Sean Chisholm

Only One Donation Form? You Might Be Missing Out

When it comes to the wide range of online fundraising options available to nonprofits these days (crowdfunding, peer-to-peer fundraising, events with individual fundraising, etc) the simple donation form can quickly become an underappreciated and underutilized asset. Perhaps that’s because donation forms are relatively simple. Perhaps it’s because everyone seems to have one already. Whatever the reason ultimately is, you should take care not to ignore the “lowly” donation form.

When used properly custom donation forms can be a powerful tool for growing and optimizing your online fundraising efforts. One area in particular where more deliberate use of custom donation forms can boost your results is with special appeals.

When your donation form matches the aesthetic and messaging of the appeal you are sending out, it allows you to create a seamless flow from the moment the email message is opened to the moment the gift is completed. Minimizing friction in this process and keeping the messaging consistent helps to turn as many “clicks” into completed donations as possible. With that in mind, here are a couple examples of organizations that are actively using custom donation forms to optimize their special appeals.

Feeding America – San Diego

This summer Feeding America San Diego ran a campaign called “School’s Out, Hunger’s Not.” Like most special appeals this campaign was meant to address a specific and timely need. In this case, the organization was addressing the lack of meals that food insecure children receive during the summer time (when access to free or reduced fee meals at school is no longer available). You can see from the image of the appeal below, that the message was well crafted and that campaign-specific graphics were used:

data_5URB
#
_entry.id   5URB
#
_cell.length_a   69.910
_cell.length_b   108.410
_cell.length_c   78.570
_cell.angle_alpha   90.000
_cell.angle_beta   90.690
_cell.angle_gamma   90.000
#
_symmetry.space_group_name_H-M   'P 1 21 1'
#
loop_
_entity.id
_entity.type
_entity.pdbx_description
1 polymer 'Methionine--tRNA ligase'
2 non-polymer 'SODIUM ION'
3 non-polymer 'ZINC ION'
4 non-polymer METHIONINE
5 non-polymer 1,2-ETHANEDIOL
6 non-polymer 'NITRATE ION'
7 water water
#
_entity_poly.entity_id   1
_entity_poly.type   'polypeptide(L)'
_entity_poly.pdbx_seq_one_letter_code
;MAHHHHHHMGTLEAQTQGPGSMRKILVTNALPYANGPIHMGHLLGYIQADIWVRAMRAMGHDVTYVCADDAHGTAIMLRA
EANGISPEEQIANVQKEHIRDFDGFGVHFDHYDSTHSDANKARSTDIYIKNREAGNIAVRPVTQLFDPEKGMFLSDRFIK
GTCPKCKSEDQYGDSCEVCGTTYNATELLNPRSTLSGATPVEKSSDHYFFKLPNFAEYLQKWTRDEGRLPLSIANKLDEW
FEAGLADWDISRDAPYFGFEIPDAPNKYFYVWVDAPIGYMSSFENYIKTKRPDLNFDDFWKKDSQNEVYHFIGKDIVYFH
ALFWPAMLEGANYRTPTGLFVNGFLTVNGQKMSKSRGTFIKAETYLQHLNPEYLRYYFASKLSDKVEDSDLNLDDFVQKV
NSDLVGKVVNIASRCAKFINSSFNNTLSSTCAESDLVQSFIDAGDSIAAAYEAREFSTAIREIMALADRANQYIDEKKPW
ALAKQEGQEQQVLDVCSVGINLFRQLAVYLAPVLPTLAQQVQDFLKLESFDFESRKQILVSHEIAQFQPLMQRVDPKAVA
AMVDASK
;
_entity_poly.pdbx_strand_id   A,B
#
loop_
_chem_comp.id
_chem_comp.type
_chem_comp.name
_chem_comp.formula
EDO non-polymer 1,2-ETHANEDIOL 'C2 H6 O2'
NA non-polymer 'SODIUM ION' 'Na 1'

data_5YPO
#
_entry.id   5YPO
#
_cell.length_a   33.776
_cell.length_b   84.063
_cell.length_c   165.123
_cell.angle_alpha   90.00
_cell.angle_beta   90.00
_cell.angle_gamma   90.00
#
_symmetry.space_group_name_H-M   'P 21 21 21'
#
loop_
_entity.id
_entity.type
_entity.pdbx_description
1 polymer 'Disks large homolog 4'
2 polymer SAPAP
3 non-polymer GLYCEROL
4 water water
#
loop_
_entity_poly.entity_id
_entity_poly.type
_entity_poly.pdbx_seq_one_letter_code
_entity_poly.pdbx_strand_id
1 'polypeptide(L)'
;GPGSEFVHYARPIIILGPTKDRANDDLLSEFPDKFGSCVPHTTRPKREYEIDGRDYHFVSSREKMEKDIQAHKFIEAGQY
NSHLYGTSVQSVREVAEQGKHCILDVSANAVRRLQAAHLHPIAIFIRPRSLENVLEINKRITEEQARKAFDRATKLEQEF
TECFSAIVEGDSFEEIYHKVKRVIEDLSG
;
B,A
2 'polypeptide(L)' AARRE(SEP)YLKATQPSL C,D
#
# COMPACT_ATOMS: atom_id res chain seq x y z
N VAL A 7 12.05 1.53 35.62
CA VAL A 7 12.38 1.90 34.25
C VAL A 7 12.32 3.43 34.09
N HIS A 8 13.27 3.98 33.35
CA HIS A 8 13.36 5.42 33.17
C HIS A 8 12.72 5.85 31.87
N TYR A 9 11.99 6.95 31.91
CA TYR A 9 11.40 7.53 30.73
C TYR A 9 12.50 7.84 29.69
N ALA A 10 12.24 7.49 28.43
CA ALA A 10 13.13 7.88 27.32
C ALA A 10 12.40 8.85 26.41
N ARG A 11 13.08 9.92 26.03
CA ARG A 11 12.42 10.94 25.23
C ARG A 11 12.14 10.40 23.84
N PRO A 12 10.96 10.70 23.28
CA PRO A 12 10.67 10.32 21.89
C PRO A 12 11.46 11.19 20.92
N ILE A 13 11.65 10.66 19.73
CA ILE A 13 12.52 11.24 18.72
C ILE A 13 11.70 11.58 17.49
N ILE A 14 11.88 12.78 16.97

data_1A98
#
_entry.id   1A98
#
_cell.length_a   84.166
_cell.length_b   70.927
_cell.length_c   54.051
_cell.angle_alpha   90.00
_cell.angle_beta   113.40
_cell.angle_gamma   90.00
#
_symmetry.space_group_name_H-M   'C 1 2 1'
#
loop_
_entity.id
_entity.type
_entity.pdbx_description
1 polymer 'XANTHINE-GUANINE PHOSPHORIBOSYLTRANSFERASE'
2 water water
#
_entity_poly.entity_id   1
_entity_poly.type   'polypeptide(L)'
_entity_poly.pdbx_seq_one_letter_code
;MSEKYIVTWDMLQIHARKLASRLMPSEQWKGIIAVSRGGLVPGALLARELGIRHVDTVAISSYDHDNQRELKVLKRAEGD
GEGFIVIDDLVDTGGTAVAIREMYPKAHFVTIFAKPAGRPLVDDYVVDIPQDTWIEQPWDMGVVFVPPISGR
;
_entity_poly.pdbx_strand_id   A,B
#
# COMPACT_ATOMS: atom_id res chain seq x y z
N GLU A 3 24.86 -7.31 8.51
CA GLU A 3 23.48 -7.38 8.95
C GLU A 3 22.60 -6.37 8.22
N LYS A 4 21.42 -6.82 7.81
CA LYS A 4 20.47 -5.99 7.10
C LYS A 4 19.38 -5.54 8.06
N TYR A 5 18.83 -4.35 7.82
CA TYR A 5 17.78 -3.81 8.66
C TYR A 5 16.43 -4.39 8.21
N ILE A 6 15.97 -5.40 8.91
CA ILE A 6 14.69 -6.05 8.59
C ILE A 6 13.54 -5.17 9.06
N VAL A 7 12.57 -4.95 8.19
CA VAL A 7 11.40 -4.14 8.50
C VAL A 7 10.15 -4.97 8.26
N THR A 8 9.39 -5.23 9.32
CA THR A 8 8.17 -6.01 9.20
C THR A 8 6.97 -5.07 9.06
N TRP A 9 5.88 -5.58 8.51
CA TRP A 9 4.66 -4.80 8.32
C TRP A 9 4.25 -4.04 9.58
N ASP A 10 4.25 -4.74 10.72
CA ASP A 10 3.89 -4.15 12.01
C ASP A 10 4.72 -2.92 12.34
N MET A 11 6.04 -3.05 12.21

Click to completely enlarge and read the full e-mail.

This appeal does a really nice job of creating a sense of urgency by:

1. Letting the reader know that all donations will be matched two times over

2. Framing the appeal as a special offer that will only last for a limited time

Those two elements along with the description of the specific need being addressed all tee the email appeal up for success. Now take a look at the custom donation form that Feeding America San Diego used to accompany the email appeal:

stayclassy live donation page
Click to enlarge and see the live donation page.

You can see from the top header that the custom graphic developed for this campaign is replicated on the donation form. A visual element like this quickly lets donors know that they are in the right place.

Perhaps more important than the visual reinforcement though, is the appeal text that appears below the header. It starts with a bolded declaratory statement: “Yes, I want to help feed kids and families this summer.”

A visual element like this quickly lets donors know that they are in the right place.